As the holy month of Ramadan comes to a close for Muslims this Sunday, a Riverside mosque continues to adapt to keep the community safe during the coronavirus pandemic.
Ramadan, the holy month of fasting, prayer, reflection and community for Muslims, is usually a time of large gatherings and shared meals. Instead, like all other religious groups, the Islamic Center of Riverside had to adjust to COVID-19 restrictions.
"It feels really strange and awkward. Nobody imagined this sort of thing could happen.”
That’s Dr. Sadrul Ula, the center’s chairman of the board of directors. He says when it came time to close the mosque due to the shutdown, he had to remind people that even Mecca, one of Islam’s holiest sites, was closed during Ramadan.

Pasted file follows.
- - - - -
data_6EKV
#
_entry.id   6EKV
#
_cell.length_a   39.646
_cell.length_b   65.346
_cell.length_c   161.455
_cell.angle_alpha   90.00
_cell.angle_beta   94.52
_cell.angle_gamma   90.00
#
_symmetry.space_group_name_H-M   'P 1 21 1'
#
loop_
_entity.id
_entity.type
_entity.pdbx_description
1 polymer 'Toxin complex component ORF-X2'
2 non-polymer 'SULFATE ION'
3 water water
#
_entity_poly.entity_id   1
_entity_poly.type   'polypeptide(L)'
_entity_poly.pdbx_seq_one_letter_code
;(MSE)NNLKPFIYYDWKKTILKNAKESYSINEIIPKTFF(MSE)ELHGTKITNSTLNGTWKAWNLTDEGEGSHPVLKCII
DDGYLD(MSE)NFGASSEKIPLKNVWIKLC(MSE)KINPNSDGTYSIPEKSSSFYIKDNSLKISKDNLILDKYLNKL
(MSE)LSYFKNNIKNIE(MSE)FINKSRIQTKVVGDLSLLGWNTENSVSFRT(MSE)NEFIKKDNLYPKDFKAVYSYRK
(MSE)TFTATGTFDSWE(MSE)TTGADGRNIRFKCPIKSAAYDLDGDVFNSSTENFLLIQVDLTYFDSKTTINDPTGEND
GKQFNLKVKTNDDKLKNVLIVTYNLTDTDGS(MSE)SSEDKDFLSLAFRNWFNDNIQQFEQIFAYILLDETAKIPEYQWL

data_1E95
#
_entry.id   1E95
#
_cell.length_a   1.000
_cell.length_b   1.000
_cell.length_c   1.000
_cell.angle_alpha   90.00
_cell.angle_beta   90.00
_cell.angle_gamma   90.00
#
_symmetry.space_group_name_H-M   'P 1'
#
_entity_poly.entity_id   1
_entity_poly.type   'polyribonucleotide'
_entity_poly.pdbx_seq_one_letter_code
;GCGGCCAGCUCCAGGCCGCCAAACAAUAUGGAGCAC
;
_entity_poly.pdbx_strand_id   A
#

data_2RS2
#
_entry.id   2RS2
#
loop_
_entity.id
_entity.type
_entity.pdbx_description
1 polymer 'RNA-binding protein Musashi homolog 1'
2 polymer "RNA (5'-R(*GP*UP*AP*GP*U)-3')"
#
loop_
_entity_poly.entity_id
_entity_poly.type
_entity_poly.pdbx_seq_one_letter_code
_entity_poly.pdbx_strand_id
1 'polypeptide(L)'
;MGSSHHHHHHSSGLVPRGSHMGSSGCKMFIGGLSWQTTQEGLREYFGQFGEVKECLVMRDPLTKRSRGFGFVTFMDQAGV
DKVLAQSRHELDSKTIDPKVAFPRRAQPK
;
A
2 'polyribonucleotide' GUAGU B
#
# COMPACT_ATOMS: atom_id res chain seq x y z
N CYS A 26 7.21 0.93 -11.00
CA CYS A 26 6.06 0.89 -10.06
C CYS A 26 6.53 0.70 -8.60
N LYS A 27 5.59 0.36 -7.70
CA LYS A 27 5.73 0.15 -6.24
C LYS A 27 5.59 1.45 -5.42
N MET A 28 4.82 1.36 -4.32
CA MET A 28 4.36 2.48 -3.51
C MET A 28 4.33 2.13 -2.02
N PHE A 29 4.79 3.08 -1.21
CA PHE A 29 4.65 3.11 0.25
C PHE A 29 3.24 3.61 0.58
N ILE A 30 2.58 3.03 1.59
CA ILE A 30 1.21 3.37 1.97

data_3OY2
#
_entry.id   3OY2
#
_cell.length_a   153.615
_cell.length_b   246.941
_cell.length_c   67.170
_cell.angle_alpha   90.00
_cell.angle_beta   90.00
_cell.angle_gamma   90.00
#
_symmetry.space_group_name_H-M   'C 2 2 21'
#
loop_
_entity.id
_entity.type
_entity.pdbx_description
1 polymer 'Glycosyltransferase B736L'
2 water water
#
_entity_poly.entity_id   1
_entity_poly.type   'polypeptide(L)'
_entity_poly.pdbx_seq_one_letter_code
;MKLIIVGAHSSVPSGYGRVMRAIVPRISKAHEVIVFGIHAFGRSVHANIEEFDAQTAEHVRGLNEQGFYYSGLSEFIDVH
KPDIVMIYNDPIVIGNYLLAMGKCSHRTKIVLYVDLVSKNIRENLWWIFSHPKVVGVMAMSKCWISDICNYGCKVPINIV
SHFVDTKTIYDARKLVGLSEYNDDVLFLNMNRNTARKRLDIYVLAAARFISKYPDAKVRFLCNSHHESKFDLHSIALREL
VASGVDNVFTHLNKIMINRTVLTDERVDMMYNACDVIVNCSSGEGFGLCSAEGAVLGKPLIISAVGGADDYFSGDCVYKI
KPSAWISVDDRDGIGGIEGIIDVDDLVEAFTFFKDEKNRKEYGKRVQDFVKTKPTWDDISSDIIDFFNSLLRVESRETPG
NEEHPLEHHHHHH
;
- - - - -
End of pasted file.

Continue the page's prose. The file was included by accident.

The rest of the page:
“In my lifetime, I’ve never seen Eid gatherings cancelled,” said Ula.
Eid, the final fast-breaking meal, is usually an hours long celebration where the center hosts the community in their courtyard and children receive gifts and play in a bounce house. Instead, this Sunday the Eid sermon will be broadcast online and families will celebrate individually. Ula will be using WhatsApp to check in on family and his wife mailed gifts to their grandchildren.
The mosque also modified their charitable activities throughout Ramadan. They set up a drive through in their parking lot to provide thousands of suhoors, pre-fast breakfasts, and iftars, post fast dinners. They also organized emergency food distributions, delivered financial support to 50 families and before Ramadan took a day in April to provide meals to Riverside Community Hospital.
“We have been blessed with the support of the greater community and other faith organizations churches and synagogues,” said Ula.
Even the mayor and police have called to check in. He keeps thinking, maybe two more weeks and then it will be safe to reopen again. He like so many is looking forward to that day.